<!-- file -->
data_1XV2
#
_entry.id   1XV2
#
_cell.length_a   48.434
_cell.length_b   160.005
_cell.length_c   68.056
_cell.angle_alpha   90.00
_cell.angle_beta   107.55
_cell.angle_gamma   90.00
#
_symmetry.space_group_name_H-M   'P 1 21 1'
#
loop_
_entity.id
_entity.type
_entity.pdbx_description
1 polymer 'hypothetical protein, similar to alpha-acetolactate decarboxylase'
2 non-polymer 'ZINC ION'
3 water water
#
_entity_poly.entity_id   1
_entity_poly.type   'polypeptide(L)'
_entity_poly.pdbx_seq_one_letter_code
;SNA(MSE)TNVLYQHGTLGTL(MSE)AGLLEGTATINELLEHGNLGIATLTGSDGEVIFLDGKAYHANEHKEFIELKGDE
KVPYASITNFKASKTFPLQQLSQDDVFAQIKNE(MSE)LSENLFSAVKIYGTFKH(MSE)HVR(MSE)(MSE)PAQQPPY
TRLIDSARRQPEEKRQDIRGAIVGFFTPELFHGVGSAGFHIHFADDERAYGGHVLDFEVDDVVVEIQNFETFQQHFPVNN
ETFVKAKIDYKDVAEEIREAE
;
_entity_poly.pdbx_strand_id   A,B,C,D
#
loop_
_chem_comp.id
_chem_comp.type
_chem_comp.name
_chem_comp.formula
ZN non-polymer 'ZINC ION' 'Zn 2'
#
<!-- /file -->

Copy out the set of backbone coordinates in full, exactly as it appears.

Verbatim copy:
data_1XV2
#
_entry.id   1XV2
#
_cell.length_a   48.434
_cell.length_b   160.005
_cell.length_c   68.056
_cell.angle_alpha   90.00
_cell.angle_beta   107.55
_cell.angle_gamma   90.00
#
_symmetry.space_group_name_H-M   'P 1 21 1'
#
loop_
_entity.id
_entity.type
_entity.pdbx_description
1 polymer 'hypothetical protein, similar to alpha-acetolactate decarboxylase'
2 non-polymer 'ZINC ION'
3 water water
#
_entity_poly.entity_id   1
_entity_poly.type   'polypeptide(L)'
_entity_poly.pdbx_seq_one_letter_code
;SNA(MSE)TNVLYQHGTLGTL(MSE)AGLLEGTATINELLEHGNLGIATLTGSDGEVIFLDGKAYHANEHKEFIELKGDE
KVPYASITNFKASKTFPLQQLSQDDVFAQIKNE(MSE)LSENLFSAVKIYGTFKH(MSE)HVR(MSE)(MSE)PAQQPPY
TRLIDSARRQPEEKRQDIRGAIVGFFTPELFHGVGSAGFHIHFADDERAYGGHVLDFEVDDVVVEIQNFETFQQHFPVNN
ETFVKAKIDYKDVAEEIREAE
;
_entity_poly.pdbx_strand_id   A,B,C,D
#
loop_
_chem_comp.id
_chem_comp.type
_chem_comp.name
_chem_comp.formula
ZN non-polymer 'ZINC ION' 'Zn 2'
#